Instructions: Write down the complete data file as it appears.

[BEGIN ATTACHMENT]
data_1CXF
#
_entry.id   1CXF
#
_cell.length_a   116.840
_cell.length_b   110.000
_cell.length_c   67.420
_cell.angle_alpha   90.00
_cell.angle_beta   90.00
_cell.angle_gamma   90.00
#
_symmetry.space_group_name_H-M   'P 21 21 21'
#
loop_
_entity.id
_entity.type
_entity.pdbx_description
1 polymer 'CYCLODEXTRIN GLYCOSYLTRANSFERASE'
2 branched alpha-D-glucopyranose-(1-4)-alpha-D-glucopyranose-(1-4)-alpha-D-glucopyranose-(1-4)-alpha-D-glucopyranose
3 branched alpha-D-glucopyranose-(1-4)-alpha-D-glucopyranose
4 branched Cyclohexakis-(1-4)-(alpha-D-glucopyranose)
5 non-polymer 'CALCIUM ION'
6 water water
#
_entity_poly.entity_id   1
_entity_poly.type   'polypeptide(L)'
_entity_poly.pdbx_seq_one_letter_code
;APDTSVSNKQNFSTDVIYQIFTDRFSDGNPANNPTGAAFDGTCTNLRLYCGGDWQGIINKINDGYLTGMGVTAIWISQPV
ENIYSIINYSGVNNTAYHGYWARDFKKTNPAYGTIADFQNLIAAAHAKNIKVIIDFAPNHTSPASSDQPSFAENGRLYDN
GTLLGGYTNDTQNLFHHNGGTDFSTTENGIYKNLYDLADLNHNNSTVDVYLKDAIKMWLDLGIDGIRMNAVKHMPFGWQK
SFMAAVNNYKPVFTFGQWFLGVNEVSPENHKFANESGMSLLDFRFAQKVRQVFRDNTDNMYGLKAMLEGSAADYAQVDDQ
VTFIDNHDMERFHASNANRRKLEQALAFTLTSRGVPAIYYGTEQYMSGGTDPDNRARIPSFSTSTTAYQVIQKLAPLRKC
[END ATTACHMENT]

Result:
data_1CXF
#
_entry.id   1CXF
#
_cell.length_a   116.840
_cell.length_b   110.000
_cell.length_c   67.420
_cell.angle_alpha   90.00
_cell.angle_beta   90.00
_cell.angle_gamma   90.00
#
_symmetry.space_group_name_H-M   'P 21 21 21'
#
loop_
_entity.id
_entity.type
_entity.pdbx_description
1 polymer 'CYCLODEXTRIN GLYCOSYLTRANSFERASE'
2 branched alpha-D-glucopyranose-(1-4)-alpha-D-glucopyranose-(1-4)-alpha-D-glucopyranose-(1-4)-alpha-D-glucopyranose
3 branched alpha-D-glucopyranose-(1-4)-alpha-D-glucopyranose
4 branched Cyclohexakis-(1-4)-(alpha-D-glucopyranose)
5 non-polymer 'CALCIUM ION'
6 water water
#
_entity_poly.entity_id   1
_entity_poly.type   'polypeptide(L)'
_entity_poly.pdbx_seq_one_letter_code
;APDTSVSNKQNFSTDVIYQIFTDRFSDGNPANNPTGAAFDGTCTNLRLYCGGDWQGIINKINDGYLTGMGVTAIWISQPV
ENIYSIINYSGVNNTAYHGYWARDFKKTNPAYGTIADFQNLIAAAHAKNIKVIIDFAPNHTSPASSDQPSFAENGRLYDN
GTLLGGYTNDTQNLFHHNGGTDFSTTENGIYKNLYDLADLNHNNSTVDVYLKDAIKMWLDLGIDGIRMNAVKHMPFGWQK
SFMAAVNNYKPVFTFGQWFLGVNEVSPENHKFANESGMSLLDFRFAQKVRQVFRDNTDNMYGLKAMLEGSAADYAQVDDQ
VTFIDNHDMERFHASNANRRKLEQALAFTLTSRGVPAIYYGTEQYMSGGTDPDNRARIPSFSTSTTAYQVIQKLAPLRKC